Issues & AdvocacyFederal
WHERE THEY STAND:
THE CANDIDATES ON THE ISSUES
By Andrew Goldberg, Managing Director, Government Relations & Outreach
Rising above the din of political partisanship and discord in Washington has been a recurring call for reform of the federal tax code. Echoed by the leaders of both parties and the chairs of the congressional tax-writing committees, this call for reform appears to have the bipartisan support needed to move forward. In fact, both parties have included a commitment to tax reform in both of their platforms, identifying core principles upon which they will base their reform proposals as the time draws near.
The last major reform of the tax code was in 1986. Comprehensive tax reform could impact nearly all American taxpayers and businesses, changing the rates they pay taxes and which deductions and credits they can claim.
Even before tax reform takes place, policymakers in Washington will need to address whether to extend or end the 2001 and 2003 tax cuts (commonly known as the Bush tax cuts), which are schedule to expire at the end of 2012.
IN THEIR OWN WORDS
OBAMA. As stated in the Democratic Party’s 2012 platform, “[w]e support allowing the Bush tax cuts for the wealthiest to expire and closing loopholes and deductions for the largest corporations and the highest-earning taxpayers. We are committed to reforming our tax code so that it is fairer and simpler, creating a tax code that lives up to the Buffett Rule so no millionaire pays a smaller share of his or her income in taxes than middle class families do.”
The platform also states that “We are also committed to reforming the corporate tax code to lower tax rates for companies in the United States, with additional relief for those locating manufacturing and research and development on our shores, while closing loopholes and reducing incentives for corporations to shift jobs overseas…We support expanding and making permanent the Research and Experimentation Tax Credit.”
ROMNEY. According to the 2012 Republican platform, “Our goal is a tax system that is simple, transparent, flatter, and fair. In contrast, the current IRS code is like a patchwork quilt, stitched together over time from mismatched pieces, and is beyond the comprehension of the average citizen. A reformed code should promote simplicity and coherence, savings and innovation, increase American competitiveness, and recognize the burdens on families with children.”
The platform continues, “To that end, we propose to: Extend the 2001 and 2003 tax relief packages—commonly known as the Bush tax cuts—pending reform of the tax code, to keep tax rates from rising on income, interest, dividends, and capital gains; Reform the tax code by reducing marginal tax rates by 20 percent across-the-board in a revenue-neutral manner; Eliminate the taxes on interest, dividends, and capital gains altogether for lower and middle-income taxpayers; End the Death Tax; and Repeal the Alternative Minimum Tax.”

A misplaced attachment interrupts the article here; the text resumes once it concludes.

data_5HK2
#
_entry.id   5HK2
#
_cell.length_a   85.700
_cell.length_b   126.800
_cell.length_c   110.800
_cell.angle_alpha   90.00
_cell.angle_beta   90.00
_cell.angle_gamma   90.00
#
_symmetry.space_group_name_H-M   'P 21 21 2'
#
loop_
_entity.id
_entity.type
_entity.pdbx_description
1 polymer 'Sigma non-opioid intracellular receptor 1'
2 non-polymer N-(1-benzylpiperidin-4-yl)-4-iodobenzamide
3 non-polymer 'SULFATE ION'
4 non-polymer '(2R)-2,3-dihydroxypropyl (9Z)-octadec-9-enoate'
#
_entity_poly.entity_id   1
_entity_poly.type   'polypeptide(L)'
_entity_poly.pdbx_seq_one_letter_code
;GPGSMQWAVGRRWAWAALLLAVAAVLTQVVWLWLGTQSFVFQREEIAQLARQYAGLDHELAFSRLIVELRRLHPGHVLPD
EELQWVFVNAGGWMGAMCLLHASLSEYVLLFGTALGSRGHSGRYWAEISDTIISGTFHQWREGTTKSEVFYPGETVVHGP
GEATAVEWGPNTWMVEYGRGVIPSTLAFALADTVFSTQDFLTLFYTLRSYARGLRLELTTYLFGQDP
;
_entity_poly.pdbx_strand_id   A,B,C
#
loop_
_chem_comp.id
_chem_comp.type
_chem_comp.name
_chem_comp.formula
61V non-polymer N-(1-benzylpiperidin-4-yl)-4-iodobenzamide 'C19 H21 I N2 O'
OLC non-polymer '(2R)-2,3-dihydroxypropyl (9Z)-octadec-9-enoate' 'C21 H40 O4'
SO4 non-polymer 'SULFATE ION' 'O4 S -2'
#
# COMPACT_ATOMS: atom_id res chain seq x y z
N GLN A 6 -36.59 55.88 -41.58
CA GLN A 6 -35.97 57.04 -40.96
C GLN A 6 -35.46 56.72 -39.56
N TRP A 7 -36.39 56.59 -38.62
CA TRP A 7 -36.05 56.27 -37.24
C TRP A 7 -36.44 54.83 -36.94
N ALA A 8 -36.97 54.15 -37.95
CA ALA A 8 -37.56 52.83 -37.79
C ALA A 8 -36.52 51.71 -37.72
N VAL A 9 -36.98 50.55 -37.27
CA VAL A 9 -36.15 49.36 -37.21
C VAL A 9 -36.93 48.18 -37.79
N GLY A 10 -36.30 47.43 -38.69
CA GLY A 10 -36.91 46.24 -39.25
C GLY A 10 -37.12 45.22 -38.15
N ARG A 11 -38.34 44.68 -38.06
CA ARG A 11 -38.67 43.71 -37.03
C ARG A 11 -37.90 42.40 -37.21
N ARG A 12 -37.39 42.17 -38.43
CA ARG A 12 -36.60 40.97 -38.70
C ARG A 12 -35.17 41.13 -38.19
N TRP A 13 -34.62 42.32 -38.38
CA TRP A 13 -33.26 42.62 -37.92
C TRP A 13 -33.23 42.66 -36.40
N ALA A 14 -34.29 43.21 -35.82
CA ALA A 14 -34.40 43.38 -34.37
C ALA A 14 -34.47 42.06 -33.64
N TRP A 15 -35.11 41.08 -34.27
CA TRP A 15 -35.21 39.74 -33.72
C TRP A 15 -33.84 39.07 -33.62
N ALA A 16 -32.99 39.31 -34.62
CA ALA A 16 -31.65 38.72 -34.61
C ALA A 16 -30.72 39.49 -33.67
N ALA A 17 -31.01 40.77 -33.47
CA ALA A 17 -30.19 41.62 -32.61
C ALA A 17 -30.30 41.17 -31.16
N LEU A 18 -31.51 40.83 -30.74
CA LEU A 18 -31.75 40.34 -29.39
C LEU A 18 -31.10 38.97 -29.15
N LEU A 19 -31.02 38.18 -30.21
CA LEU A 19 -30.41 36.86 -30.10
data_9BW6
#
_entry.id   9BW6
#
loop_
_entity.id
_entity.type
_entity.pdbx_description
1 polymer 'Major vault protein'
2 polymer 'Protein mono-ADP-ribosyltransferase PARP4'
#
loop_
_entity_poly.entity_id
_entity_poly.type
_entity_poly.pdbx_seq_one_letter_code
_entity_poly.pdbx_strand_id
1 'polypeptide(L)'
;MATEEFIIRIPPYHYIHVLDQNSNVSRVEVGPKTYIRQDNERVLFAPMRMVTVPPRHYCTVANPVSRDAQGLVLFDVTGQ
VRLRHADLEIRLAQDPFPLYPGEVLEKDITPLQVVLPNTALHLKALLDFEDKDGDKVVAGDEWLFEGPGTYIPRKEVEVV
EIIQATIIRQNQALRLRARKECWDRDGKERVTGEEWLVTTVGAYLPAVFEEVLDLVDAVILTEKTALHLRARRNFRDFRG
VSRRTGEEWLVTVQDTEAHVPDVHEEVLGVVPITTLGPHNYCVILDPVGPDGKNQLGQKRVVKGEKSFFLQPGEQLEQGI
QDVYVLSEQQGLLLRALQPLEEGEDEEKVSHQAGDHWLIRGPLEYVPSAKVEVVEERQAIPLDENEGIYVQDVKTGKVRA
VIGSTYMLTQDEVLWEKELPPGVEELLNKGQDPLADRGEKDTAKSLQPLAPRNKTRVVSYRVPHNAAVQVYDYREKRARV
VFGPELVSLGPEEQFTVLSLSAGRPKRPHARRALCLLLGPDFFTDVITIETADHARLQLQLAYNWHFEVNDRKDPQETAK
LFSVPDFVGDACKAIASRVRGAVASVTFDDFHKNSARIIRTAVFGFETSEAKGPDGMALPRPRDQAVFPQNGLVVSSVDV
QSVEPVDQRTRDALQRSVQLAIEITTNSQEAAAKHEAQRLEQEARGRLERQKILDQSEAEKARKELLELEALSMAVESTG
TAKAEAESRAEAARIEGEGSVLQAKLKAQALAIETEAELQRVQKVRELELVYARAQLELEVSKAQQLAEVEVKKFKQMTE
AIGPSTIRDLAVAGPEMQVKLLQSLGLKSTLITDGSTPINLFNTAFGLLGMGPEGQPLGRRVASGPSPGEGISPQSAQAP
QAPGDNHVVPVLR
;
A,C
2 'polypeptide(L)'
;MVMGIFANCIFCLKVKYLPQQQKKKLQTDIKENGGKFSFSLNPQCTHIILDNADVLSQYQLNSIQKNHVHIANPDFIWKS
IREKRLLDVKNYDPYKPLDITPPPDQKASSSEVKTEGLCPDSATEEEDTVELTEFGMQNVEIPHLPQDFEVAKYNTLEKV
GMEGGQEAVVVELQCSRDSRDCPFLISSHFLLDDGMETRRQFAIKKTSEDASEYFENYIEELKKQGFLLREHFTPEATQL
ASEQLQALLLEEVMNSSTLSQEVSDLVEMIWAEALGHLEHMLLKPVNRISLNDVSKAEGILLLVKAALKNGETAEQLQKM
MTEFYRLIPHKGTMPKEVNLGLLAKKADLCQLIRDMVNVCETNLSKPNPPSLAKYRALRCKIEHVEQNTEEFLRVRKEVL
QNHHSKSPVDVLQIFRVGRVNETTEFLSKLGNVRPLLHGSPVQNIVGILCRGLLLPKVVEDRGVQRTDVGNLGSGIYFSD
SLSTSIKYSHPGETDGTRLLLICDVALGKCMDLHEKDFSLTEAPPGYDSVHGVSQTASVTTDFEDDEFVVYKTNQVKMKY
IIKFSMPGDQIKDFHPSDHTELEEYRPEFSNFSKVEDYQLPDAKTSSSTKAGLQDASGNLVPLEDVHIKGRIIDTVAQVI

Specifically relating to international businesses, Republicans seek “a reduction of the corporate rate to keep U.S. corporations competitive internationally, with a permanent research and development tax credit, and a repeal of the corporate alternative minimum tax. We also support the recommendation of the National Commission on Fiscal Responsibility and Reform, as well as the current President’s Export Council, to switch to a territorial system of corporate taxation, so that profits earned and taxed abroad may be repatriated for job-creating investment here at home without additional penalty.”
THE AIA’S TAKE
According to its policy and position statements, “[t]he AIA supports governmental policies, programs, and administration that promote a fair tax code and business regulations that encourage the free enterprise system and the economic well-being of the American people, the U.S. construction industry, and the profession of architecture.”
There is a very wide variation in the tax statuses and rates that architects, their firms and their clients pay, making it nearly impossible to identify reform ideas that are optimal for all AIA members. However, the AIA is taking steps to ensure the preservation of the economic well-being of the design and construction industry as a whole by working with industry allies, the Administration, and Congress to address industry concerns as tax reform progresses. In particular, the AIA opposes tax proposals that would single out architects or their industry for tax increases.
Finally, because approximately 80 percent of U.S. architecture firms are organized as pass-throughs like S corporations, partnerships and sole practitioners, the AIA strongly believes that comprehensive tax reform must treat these businesses fairly.
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